All Press Items

May 20, 2015

Center for Tax and Budget Accountability and Taxpayers’ Federation Release Joint Report Calling for Illinois to Expand the Sales Tax Base to Include Consumer Services

SPRINGFIELD – Today, the Center for Tax and Budget Accountability (CTBA) and the Taxpayers’ Federation of Illinois (TFI) jointly released a new report, Expanding the Base of Illinois’ Sales Tax to Consumer Services Will Both Modernize State Tax Policy and Help Stabilize Revenue. The report identifies why expanding the base of the state sales tax to include consumer services—like pet grooming, haircuts, country club membership, health clubs, and lawn care—would simultaneously help to stabilize revenue generation for the state’s fiscal system, while reforming tax policy to comport with the modern economy.

“For a sales tax to play its role of generating stable revenue for the fiscal system, it has to apply broadly to most transactions that occur in the consumer economy,” said Ralph Martire, Executive Director of CTBA. “Today, consumer spending is the largest segment of both the nation’s and Illinois’ respective economies, accounting for nearly 70 percent of all economic activity. Also, consumer spending usually does not decline substantially—even during major economic downturns. If a sales tax base broadly applies to most transactions in the consumer economy, that sales tax will have the capacity to provide some stability to a state’s fiscal system, even when other more volatile revenues are declining rapidly.”

As detailed in the report, Illinois is one of 45 states that impose a general sales tax. And while the state-only sales tax rate of 5 percent is below the national average state-only sales tax rate of 5.5 percent, Illinois’ sales tax rate is applied, in large part to the sale of goods (like clothing and furniture) and not services (like pet grooming, health clubs, lawn care, and haircuts). Illinois’ sales tax applies to few services. In fact, of the 45 states with a general sales tax, the average number of service industries taxed is 51; Illinois is an outlier, taxing only five consumer service industries. And that is why the state’s sales tax policy fails to jibe with the modern economy. Indeed, over 72 percent of the Illinois’ economy is derived from the sale of services, while just 17 percent stems from the sales of goods.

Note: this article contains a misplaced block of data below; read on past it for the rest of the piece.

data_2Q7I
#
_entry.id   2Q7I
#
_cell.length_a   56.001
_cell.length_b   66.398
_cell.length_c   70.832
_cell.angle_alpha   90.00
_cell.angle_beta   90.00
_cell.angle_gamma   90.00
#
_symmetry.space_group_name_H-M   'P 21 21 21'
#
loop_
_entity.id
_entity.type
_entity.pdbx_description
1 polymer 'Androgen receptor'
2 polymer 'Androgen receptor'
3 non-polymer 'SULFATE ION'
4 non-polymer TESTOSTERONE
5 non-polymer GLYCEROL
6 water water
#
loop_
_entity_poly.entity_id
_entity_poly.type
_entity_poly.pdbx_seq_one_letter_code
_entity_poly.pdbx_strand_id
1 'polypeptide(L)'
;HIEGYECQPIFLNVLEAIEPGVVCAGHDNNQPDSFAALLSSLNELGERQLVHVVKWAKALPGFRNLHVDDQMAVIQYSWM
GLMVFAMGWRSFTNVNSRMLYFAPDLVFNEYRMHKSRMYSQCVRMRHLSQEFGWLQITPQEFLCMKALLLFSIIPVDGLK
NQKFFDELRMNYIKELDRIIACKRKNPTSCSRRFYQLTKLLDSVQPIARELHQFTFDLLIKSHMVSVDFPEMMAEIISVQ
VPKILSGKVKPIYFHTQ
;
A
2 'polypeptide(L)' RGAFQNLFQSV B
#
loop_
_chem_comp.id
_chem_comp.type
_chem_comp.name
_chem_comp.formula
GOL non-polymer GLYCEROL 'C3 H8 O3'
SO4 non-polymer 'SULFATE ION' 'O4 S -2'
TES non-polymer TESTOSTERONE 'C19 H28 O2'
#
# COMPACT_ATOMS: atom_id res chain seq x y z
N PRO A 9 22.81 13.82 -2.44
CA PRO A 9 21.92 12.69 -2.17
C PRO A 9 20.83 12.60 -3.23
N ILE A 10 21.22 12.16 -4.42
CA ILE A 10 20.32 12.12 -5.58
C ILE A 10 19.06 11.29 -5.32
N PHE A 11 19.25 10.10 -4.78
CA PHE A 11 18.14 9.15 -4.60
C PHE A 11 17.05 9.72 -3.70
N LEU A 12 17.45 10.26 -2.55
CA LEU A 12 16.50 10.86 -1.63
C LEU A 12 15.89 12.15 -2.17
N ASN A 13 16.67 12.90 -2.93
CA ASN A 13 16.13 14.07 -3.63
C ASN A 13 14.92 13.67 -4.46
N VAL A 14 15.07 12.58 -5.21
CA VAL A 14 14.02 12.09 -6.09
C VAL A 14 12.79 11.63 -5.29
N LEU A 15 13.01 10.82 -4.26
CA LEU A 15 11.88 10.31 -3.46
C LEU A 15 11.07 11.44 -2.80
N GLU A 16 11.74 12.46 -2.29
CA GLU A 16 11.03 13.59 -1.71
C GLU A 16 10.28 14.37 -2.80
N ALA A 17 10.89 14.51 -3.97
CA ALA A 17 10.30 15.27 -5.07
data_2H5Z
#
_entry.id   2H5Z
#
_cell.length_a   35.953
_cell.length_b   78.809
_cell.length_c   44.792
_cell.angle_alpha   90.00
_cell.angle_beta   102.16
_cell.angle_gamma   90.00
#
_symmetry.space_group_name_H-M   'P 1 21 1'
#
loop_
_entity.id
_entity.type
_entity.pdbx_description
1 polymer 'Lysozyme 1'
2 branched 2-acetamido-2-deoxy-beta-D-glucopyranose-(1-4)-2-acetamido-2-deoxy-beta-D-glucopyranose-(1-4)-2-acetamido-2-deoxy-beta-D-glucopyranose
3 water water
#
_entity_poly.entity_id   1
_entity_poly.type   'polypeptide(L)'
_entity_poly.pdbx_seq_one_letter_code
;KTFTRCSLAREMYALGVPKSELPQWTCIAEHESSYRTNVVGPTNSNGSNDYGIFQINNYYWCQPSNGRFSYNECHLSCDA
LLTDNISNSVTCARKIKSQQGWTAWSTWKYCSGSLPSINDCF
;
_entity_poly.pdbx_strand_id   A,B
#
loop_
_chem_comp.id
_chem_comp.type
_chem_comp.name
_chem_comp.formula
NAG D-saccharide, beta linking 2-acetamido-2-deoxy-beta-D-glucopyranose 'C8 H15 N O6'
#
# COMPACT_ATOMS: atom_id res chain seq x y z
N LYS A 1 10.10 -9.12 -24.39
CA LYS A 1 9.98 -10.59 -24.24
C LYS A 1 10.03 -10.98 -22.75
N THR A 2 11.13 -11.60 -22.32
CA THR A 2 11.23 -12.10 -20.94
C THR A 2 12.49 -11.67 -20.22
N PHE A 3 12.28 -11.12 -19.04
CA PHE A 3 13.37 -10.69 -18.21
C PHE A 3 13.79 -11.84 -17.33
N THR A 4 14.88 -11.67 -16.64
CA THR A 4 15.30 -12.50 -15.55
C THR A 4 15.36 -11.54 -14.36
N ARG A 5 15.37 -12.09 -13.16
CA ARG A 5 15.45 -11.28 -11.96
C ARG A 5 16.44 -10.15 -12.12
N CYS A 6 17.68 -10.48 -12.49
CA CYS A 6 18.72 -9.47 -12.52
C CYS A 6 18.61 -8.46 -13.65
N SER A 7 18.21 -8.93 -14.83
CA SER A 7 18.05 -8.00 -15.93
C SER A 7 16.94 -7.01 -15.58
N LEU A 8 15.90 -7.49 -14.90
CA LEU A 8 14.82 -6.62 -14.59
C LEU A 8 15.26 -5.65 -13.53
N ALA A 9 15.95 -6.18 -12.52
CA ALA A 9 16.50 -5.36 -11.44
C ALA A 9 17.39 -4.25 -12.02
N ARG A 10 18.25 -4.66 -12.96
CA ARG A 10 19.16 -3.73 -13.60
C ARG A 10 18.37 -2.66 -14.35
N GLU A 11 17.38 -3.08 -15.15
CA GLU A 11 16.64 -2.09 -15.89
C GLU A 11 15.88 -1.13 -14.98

“The focus on consumer services in the report is intentional,” said Carol Portman, President of TFI. “There are a number of service industries which should not be included in the state’s sales tax base. For instance, both of our organizations recognize that business-to-business transactions should not be taxed, because doing so creates economic distortions and inefficiencies that often result in ‘tax pyramiding’.”

According to the report, tax pyramiding occurs when essentially one economic transaction is taxed multiple times during production and distribution. This artificially increases the cost of a product or service as it flows through the state’s economy, which is highly undesirable.

Expanding the Base of Illinois’ Sales Tax to Consumer Services Will Both Modernize State Tax Policy and Help Stabilize Revenue, estimates that $2.105 billion in additional revenue could be generated if Illinois’ sales tax base was expanded to include primarily consumer service industries, while excluding business-to-business transactions and professional services. This could go a long way toward addressing the state’s fiscal difficulties. The report also notes that by broadening the state’s sales tax base, Illinois may also be able to reduce the state’s sales tax rate if policy makers so choose.

There may currently be some political will to consider expanding the state’s sales tax base. Increasing state tax revenue by expanding the sales tax base to include services would be timely, because the temporary state income tax rate increases enacted in 2011 began phasing down on January 1, 2015. In FY2016, the rate reductions are estimated to create a year-to-year loss of $3.4 billion in recurring General Fund revenue from FY2015 levels.

“We need a tax code designed to work in the modern economy, but our current policy on the sales tax— with its narrow base focused on the sale of goods—is better suited to 1915 than 2015,” said Senator Toi Hutchinson (D-Olympia Fields), Chair of the Senate Revenue Committee. “Expanding the Illinois sales tax base to include services is not a silver bullet that will solve all the fiscal problems facing the state, but it is a needed and crucial step forward.”